While I am not a big fan of using readymade screeners to generate stock ideas – because you tend to substitute thinking with a lot of data – simple screeners still help me in doing the initial groundwork.
Also, while there are a few paid (and expensive) screeners available in the market – like Ace Equity, Capital Line – I find a few free screeners to be very effective when it comes to the value I can derive from using them.
In this post, I explain the few steps you can use while running once such free screener – Screener.in – to do basic analysis on companies and screen for high quality ideas. Let’s start right away.
Step 1: Visit Screener.in, create a free account, then login into your account, and start creating your first screen. You may start with these key numbers (or may add more screening criteria from those available) –
- 5-year sales growth > 10%
- 5-year profit growth> 10%
- Average return on equity over 5 years > 20%
- Average return on capital employed over 5 years > 20%
- Debt to equity < 0.5x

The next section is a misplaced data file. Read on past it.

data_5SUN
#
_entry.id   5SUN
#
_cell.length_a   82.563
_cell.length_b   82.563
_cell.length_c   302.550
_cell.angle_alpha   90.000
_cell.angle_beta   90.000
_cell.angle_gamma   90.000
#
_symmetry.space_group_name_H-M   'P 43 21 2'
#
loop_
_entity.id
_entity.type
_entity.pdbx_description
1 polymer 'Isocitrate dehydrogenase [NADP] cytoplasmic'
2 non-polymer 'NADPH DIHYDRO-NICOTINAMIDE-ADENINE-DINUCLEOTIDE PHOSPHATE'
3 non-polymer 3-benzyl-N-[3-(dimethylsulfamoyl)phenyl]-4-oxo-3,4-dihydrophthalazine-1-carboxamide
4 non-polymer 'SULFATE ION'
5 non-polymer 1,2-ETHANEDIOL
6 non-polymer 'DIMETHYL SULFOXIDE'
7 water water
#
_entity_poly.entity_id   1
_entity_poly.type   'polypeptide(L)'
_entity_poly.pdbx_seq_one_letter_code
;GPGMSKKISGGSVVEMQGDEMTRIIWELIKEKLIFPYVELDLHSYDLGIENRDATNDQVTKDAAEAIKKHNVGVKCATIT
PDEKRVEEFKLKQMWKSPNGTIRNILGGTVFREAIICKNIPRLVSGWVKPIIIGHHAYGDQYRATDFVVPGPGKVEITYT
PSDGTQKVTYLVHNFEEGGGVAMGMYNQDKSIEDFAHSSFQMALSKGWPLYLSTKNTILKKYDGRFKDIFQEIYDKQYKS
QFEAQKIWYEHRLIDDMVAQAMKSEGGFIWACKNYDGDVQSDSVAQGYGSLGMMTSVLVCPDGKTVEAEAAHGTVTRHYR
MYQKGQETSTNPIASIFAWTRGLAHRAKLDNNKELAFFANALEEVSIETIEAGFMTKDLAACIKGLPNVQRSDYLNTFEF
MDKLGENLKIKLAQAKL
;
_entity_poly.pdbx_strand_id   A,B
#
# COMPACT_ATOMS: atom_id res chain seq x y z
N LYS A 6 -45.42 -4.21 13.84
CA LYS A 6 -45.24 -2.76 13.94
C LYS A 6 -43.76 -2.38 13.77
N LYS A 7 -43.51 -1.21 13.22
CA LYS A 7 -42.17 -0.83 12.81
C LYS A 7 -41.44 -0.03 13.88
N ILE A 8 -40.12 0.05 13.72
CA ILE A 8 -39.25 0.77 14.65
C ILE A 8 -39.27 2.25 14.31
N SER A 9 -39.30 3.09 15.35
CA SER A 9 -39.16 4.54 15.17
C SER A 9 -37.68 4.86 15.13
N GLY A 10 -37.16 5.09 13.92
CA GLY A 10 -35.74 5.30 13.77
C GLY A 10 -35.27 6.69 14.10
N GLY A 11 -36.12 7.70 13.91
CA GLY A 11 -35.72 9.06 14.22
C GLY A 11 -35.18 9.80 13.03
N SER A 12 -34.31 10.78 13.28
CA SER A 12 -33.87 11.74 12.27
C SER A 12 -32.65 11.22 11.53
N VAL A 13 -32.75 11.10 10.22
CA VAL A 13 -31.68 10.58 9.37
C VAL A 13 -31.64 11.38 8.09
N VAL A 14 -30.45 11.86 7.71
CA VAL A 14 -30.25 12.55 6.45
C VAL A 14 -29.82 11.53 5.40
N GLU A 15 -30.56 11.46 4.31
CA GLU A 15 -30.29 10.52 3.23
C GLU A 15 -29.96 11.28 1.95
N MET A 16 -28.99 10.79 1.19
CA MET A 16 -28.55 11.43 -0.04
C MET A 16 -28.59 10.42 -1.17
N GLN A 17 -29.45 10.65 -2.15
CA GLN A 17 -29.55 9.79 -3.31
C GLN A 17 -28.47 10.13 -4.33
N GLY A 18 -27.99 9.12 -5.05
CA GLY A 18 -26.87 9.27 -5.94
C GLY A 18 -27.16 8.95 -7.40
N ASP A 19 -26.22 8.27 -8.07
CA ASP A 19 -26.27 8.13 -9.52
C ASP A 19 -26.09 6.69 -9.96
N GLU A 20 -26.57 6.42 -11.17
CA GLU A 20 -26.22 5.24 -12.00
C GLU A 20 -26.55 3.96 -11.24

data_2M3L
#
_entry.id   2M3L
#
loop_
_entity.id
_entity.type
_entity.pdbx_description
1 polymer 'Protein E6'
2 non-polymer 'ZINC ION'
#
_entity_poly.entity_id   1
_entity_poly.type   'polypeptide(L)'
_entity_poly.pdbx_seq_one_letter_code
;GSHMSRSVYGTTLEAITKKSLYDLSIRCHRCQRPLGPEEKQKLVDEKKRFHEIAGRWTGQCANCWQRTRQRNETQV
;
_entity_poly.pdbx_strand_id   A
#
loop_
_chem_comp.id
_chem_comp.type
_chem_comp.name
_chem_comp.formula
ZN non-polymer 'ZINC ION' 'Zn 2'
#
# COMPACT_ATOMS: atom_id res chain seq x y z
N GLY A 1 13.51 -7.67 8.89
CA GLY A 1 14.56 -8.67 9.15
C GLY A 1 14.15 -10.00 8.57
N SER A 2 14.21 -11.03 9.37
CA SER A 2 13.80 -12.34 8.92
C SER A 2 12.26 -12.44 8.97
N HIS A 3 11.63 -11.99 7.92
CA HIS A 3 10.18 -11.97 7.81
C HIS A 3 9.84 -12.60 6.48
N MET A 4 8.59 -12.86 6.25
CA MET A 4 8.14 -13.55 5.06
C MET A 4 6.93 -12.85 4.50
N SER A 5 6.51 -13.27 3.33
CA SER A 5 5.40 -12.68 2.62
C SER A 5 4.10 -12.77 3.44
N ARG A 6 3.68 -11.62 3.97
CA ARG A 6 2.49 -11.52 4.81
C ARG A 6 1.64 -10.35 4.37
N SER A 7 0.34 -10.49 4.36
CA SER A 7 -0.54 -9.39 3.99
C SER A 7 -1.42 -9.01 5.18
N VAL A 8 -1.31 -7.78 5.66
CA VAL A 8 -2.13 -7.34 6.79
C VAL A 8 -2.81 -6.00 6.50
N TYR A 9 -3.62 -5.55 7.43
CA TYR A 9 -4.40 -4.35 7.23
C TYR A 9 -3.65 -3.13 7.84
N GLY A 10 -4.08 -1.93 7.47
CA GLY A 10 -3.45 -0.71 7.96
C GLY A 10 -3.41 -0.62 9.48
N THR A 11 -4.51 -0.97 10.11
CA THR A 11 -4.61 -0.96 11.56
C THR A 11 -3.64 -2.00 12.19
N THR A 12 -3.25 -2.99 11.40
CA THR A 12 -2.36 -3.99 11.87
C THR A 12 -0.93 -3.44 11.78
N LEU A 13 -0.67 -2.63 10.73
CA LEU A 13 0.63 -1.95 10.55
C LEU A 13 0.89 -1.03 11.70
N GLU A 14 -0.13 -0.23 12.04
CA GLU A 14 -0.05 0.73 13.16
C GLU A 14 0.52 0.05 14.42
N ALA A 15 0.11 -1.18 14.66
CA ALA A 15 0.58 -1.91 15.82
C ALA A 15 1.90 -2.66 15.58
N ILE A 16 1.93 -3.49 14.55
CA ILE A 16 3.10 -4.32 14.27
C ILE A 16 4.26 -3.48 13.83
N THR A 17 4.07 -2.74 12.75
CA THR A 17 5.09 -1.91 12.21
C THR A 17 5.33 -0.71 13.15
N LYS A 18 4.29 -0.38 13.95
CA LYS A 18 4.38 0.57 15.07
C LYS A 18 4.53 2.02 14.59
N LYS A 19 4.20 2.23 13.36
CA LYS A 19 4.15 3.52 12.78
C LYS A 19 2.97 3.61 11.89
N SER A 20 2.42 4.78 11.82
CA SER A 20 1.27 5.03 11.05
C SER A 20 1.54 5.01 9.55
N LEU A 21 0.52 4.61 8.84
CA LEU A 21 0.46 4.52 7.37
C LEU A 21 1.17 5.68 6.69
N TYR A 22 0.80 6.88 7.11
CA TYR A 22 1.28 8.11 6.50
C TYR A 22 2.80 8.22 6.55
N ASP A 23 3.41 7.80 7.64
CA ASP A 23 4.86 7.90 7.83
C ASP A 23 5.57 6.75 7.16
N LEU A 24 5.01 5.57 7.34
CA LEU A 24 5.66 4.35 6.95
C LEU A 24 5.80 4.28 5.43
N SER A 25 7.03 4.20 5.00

- Market Capitalization > Rs 1000 crore
- Price to Earning < 25x
Step 2: From the list of companies you get, exclude those outside your circle of competence – businesses you “know” you don’t understand (like I would exclude commodity businesses like metals and mining, pharma, banking, and oil & gas businesses).
Step 3: Use Safal Niveshak’s Stock Analysis Excel that uses data from Screener.in to study the last 8-10 years’ financial performance of the remaining companies in your list. Look for trends in –
- Sales and profit growth – Check for rising and stable growth
- Proft margin – Stable / rising margin. Be wary of margin that is falling
- Return on equity and return on capital – Stable or rising. Be wary of falling ROE/ROCE
- D/E – Nil or small debt is fine.
- FCF change – Free cash flow tells you if the company is generating cash or burning it. Look for businesses that have generated positive FCF over the past few years